Summary “The Case in the Boarding School” by Doyle
To Sherlock Holmes, Mr. Hackstable, Master of Arts and Doctor of Philosophy, seeks help, asking him to find the missing son of the Duke of Holderness. The great detective is very busy, but he is ready to get down to business, especially since the duke who gives the location of the boy gives five thousand pounds, and a thousand if the names of the kidnappers are called.
Mr. Haxtable is the director of a boarding school for boys, the best and most privileged institution in England. The richest and most notable people of the country trust him with their sons. Three weeks ago, Duke Holderness handed him through his secretary, James Wilder, his only son, Lord Soltire. At home, the boy lived hard. His parents divorced and his mother left for France. The boy was on his mother’s side and missed her very much. Then his father identified him in a boarding school, where the boy soon became accustomed and felt fine.
A few days ago the boy fled. Inspection of his room showed that
Heidegger joined the boarding school two years ago. His recommendations were excellent, but he was a silent person and did not use any of his teachers either among the teachers or among his students. Lord Soltair, he did not teach, and there was no connection between him and the boy. The Duke’s estate is not far from the school, but the boy was not found there. The police came to a dead end, there was only hope for the great detective.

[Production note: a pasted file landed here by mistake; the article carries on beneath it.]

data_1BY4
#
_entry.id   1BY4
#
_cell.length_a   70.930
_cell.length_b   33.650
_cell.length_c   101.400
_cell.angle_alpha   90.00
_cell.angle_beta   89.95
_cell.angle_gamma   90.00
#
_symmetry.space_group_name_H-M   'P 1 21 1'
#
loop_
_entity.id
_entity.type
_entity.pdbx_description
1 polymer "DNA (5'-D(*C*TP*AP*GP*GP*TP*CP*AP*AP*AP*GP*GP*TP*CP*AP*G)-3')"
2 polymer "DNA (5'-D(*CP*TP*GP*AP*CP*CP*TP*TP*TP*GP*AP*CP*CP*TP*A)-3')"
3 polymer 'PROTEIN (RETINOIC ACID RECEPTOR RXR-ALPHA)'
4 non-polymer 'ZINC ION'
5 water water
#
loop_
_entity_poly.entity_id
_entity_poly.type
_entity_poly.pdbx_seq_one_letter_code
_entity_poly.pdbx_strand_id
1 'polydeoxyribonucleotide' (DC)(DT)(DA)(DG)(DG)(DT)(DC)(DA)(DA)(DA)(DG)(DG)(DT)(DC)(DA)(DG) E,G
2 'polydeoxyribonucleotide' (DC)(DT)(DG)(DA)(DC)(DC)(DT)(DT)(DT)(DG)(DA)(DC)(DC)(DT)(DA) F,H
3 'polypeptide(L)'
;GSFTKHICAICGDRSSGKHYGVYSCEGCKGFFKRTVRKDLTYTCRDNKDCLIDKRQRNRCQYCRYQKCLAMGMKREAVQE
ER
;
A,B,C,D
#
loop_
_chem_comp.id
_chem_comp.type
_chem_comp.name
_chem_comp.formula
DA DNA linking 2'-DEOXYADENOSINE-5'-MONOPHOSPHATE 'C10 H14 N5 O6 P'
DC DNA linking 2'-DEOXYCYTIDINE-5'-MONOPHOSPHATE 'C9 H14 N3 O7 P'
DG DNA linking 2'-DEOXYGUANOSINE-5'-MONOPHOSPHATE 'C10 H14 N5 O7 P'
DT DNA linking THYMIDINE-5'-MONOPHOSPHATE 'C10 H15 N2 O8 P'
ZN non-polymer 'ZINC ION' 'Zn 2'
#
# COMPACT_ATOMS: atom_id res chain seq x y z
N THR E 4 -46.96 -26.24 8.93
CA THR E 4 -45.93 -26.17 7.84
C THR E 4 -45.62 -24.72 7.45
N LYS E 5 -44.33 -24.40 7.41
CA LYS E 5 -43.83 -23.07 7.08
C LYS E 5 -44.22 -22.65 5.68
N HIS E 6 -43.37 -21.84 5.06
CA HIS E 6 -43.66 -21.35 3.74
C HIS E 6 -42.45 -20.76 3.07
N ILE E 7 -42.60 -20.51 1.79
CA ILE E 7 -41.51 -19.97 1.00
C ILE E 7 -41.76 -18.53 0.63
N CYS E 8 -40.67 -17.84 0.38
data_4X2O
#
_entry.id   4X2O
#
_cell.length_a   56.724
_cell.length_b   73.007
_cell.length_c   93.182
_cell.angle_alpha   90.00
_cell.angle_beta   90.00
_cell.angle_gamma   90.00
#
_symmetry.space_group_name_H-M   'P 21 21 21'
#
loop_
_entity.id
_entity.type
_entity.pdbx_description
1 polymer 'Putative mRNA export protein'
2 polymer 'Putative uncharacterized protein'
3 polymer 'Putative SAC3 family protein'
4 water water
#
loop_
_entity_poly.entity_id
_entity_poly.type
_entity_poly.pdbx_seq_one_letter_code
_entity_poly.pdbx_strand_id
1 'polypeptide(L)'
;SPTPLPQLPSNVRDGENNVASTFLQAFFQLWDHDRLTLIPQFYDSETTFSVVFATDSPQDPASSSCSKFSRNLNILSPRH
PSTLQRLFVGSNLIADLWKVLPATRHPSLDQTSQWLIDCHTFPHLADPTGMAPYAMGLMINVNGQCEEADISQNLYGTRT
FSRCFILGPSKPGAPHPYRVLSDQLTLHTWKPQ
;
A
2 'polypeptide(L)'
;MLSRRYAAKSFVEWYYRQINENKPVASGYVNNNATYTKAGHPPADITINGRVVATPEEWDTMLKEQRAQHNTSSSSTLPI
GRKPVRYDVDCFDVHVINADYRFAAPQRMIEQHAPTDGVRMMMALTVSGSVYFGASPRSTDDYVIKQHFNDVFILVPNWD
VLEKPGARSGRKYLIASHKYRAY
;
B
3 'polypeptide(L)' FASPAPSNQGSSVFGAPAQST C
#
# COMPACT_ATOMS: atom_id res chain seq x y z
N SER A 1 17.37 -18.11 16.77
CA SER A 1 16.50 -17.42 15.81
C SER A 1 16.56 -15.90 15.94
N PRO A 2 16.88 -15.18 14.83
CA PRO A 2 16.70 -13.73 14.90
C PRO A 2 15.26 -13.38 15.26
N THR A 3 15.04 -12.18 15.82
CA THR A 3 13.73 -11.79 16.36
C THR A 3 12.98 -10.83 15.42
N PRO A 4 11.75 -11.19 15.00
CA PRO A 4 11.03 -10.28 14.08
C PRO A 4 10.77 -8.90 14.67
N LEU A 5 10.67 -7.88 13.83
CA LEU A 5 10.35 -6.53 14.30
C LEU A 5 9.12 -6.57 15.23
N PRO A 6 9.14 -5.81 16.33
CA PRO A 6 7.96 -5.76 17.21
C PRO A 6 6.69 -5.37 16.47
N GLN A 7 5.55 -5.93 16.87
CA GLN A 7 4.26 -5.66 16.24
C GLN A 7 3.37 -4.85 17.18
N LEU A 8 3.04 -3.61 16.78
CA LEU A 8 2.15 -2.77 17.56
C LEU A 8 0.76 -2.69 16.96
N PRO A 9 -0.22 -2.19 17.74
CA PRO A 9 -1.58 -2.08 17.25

Sherlock Holmes finds out the details of what happened. It is unlikely that the boy decided to escape himself. On the eve of no one was visiting, but there was a letter from his father.
After inspecting the room of the fugitives, the great detective makes sure that they jumped out of the window. After studying the map of the area and interviewing people, Holmes decides that the fugitives had one way – to the north, where the duke’s house is located behind a grove and swampy plain. On the plain are scattered farms, immediately there are a hotel and a church. In the gypsy camp in the plain, they find out the boy’s kepi, although the gypsies say that they found the kepi and are not involved in the kidnapping.
Survey of the plain does not give anything. Traces of fugitives are trampled by sheep and cows. They find the trail of a bicycle, but with a trace of the Heidegger bicycle, it does not match. With difficulty, Holmes discovers the second track, which is the track from the teacher’s bike, and blood stains. Walking along it, he finds a bicycle in the bush, and next to him is half-dressed Heidegger with a broken skull.
The great detective recreates the picture of the escape. The boy was dressed, therefore, he was preparing to escape. The teacher dressed in a hurry, so he saw a runaway boy and rushed after him in a hurry. He took the bike because the boy had some kind of vehicle. Overtaking the fugitive, the man received a fatal blow to the head, which could only be inflicted by an adult. So the boy was not alone. Here Holmes is lost in conjecture: there are only traces of cows around, and there are no human tracks anywhere.